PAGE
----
Nowadays, the networks have gone global and information has taken the digital form of bits and bytes. Critical information now gets stored, processed and transmitted in digital form on computer systems and open communication channels.
Since information plays such a vital role, adversaries are targeting the computer systems and open communication channels to either steal the sensitive information or to disrupt the critical information system.
Modern cryptography provides a robust set of techniques to ensure that the malevolent intentions of the adversary are thwarted while ensuring the legitimate users get access to information. Here in this chapter, we will discuss the benefits that we draw from cryptography, its limitations, as well as the future of cryptography.
Cryptography is an essential information security tool. It provides the four most basic services of information security −
Confidentiality − Encryption technique can guard the information and communication from unauthorized revelation and access of information.
Authentication − The cryptographic techniques such as MAC and digital signatures can protect information against spoofing and forgeries.
Data Integrity − The cryptographic hash functions are playing vital role in assuring the users about the data integrity.
Non-repudiation − The digital signature provides the non-repudiation service to guard against the dispute that may arise due to denial of passing message by the sender.
All these fundamental services offered by cryptography has enabled the conduct of business over the networks using the computer systems in extremely efficient and effective manner.
Apart from the four fundamental elements of information security, there are other issues that affect the effective use of information −
A strongly encrypted, authentic, and digitally signed information can be difficult to access even for a legitimate user at a crucial time of decision-making. The network or the computer system can be attacked and rendered non-functional by an intruder.
High availability, one of the fundamental aspects of information security, cannot be ensured through the use of cryptography. Other methods are needed to guard against the threats such as denial of service or complete breakdown of information system.
Another fundamental need of information security of selective access control also cannot be realized through the use of cryptography. Administrative controls and procedures are required to be exercised for the same.
Cryptography does not guard against the vulnerabilities and threats that emerge from the poor design of systems, protocols, and procedures. These need to be fixed through proper design and setting up of a defensive infrastructure.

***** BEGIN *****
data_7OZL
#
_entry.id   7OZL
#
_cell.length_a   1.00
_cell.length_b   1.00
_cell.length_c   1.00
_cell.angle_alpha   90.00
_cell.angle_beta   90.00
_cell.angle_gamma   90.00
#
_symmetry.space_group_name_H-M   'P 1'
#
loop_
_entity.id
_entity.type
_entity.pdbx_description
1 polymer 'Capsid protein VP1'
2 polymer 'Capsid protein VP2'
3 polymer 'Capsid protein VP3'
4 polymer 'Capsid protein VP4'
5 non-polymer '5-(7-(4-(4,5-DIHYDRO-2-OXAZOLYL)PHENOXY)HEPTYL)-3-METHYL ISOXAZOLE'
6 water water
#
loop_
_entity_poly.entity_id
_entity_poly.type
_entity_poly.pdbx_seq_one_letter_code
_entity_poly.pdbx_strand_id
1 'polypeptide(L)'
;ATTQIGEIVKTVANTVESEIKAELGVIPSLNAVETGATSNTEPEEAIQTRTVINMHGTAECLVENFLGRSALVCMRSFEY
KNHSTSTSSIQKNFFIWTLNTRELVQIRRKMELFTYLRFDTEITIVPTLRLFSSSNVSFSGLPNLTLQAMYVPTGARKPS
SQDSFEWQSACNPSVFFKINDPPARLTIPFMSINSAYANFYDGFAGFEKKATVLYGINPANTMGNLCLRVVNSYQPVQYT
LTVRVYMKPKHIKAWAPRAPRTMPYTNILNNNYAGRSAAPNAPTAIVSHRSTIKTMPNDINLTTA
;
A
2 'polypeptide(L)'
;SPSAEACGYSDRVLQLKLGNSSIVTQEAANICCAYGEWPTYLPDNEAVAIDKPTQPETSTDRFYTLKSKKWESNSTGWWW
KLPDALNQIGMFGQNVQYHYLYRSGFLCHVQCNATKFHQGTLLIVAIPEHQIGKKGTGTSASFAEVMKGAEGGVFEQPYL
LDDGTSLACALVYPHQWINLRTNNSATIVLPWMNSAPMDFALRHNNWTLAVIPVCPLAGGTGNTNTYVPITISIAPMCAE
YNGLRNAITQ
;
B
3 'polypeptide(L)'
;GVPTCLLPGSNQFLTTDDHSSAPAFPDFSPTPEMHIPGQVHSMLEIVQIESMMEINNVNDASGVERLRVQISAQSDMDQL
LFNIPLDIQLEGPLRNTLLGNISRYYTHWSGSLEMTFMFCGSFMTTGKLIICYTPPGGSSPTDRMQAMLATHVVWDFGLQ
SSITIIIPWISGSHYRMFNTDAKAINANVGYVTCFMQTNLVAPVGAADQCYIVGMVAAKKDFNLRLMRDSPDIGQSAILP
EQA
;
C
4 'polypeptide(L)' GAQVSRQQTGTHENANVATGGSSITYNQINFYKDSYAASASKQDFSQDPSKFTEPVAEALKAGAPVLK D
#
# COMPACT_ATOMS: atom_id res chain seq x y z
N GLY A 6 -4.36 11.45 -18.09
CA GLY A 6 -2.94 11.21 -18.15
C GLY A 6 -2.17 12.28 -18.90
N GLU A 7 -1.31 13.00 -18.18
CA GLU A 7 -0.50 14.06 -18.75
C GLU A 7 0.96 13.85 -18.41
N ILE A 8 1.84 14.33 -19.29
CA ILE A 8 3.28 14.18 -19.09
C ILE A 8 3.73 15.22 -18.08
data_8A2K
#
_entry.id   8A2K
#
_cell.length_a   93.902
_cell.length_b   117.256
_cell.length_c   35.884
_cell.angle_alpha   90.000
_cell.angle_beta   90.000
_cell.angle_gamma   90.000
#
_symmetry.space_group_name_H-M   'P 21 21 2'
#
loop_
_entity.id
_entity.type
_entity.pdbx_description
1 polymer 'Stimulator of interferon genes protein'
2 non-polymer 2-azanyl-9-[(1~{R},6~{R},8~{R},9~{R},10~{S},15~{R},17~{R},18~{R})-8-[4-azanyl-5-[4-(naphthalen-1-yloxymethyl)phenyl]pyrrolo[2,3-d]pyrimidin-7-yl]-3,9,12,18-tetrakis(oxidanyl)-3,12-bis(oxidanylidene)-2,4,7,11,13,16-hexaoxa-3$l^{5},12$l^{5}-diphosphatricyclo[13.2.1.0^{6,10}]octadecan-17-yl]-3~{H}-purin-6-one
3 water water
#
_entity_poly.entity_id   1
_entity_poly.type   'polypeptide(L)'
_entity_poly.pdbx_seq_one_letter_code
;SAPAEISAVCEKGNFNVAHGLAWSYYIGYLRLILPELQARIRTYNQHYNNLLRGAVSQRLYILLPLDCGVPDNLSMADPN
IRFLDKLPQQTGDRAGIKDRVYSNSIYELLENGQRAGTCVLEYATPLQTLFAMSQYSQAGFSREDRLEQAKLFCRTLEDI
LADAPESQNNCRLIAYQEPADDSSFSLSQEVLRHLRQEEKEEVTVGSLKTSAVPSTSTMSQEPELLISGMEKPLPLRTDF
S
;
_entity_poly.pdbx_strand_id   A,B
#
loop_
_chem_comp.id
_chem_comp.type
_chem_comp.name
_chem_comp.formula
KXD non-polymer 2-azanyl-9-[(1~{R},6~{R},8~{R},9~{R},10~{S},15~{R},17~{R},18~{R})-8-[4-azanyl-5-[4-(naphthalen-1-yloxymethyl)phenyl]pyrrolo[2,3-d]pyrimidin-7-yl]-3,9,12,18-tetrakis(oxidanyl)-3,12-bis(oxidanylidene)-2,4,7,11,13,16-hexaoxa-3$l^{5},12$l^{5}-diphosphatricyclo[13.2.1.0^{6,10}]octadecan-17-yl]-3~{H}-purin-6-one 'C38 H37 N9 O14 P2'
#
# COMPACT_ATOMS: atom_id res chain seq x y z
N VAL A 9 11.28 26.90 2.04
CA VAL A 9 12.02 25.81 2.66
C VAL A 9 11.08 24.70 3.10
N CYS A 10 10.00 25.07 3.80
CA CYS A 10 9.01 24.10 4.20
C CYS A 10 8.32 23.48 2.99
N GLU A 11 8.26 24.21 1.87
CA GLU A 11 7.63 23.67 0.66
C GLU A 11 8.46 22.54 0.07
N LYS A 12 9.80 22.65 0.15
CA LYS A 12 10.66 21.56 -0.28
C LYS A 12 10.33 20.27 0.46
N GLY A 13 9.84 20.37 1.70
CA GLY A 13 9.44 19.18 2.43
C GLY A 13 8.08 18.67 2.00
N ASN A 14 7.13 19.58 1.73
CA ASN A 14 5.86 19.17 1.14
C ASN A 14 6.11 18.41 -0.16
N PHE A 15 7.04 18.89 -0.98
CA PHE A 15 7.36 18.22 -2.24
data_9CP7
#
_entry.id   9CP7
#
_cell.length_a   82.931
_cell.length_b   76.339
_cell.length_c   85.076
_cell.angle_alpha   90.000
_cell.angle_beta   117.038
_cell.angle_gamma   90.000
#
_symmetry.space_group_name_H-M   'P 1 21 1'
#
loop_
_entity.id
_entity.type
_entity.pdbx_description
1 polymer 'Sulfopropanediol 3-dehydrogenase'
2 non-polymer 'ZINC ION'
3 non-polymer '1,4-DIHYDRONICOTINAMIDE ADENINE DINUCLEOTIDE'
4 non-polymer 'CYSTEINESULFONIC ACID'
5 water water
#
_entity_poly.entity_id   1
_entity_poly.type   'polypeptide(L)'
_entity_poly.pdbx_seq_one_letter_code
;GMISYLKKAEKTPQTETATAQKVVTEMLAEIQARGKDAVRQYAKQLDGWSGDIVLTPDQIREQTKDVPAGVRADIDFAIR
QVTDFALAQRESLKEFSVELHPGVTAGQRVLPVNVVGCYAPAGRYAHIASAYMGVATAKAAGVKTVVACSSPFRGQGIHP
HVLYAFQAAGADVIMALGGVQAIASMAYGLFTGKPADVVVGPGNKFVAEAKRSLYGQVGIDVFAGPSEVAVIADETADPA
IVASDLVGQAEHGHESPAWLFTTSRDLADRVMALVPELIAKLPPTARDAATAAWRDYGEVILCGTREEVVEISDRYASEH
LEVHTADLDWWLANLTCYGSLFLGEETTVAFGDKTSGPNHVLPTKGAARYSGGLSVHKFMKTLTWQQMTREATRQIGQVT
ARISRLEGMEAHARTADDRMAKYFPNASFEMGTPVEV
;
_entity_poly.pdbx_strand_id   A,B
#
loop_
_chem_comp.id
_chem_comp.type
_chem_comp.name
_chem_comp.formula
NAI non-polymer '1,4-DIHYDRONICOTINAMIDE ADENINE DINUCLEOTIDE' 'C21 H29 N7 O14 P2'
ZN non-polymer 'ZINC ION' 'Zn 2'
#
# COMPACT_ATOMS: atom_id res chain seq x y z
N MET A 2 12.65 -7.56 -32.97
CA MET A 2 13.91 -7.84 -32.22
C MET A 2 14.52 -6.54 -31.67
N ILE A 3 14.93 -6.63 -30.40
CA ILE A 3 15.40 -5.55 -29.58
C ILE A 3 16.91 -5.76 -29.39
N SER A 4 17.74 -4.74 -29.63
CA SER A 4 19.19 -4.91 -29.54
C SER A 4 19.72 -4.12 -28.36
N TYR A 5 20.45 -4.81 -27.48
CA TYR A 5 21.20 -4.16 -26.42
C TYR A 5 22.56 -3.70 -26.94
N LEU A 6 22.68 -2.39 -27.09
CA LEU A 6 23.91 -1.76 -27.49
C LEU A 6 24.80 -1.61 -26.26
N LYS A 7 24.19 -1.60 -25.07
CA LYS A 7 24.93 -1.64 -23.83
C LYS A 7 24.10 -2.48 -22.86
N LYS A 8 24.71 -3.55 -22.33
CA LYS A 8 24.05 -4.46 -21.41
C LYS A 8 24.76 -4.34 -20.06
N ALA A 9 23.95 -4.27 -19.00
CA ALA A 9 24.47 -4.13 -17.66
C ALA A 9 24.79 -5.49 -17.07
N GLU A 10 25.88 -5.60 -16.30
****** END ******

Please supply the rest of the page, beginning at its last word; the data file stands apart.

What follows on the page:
Cryptography comes at cost. The cost is in terms of time and money −
Addition of cryptographic techniques in the information processing leads to delay.
The use of public key cryptography requires setting up and maintenance of public key infrastructure requiring the handsome financial budget.
The security of cryptographic technique is based on the computational difficulty of mathematical problems. Any breakthrough in solving such mathematical problems or increasing the computing power can render a cryptographic technique vulnerable.
Elliptic Curve Cryptography (ECC) has already been invented but its advantages and disadvantages are not yet fully understood. ECC allows to perform encryption and decryption in a drastically lesser time, thus allowing a higher amount of data to be passed with equal security. However, as other methods of encryption, ECC must also be tested and proven secure before it is accepted for governmental, commercial, and private use.
Quantum computation is the new phenomenon. While modern computers store data using a binary format called a "bit" in which a "1" or a "0" can be stored; a quantum computer stores data using a quantum superposition of multiple states. These multiple valued states are stored in "quantum bits" or "qubits". This allows the computation of numbers to be several orders of magnitude faster than traditional transistor processors.
To comprehend the power of quantum computer, consider RSA-640, a number with 193 digits, which can be factored by eighty 2.2GHz computers over the span of 5 months, one quantum computer would factor in less than 17 seconds. Numbers that would typically take billions of years to compute could only take a matter of hours or even minutes with a fully developed quantum computer.
In view of these facts, modern cryptography will have to look for computationally harder problems or devise completely new techniques of archiving the goals presently served by modern cryptography.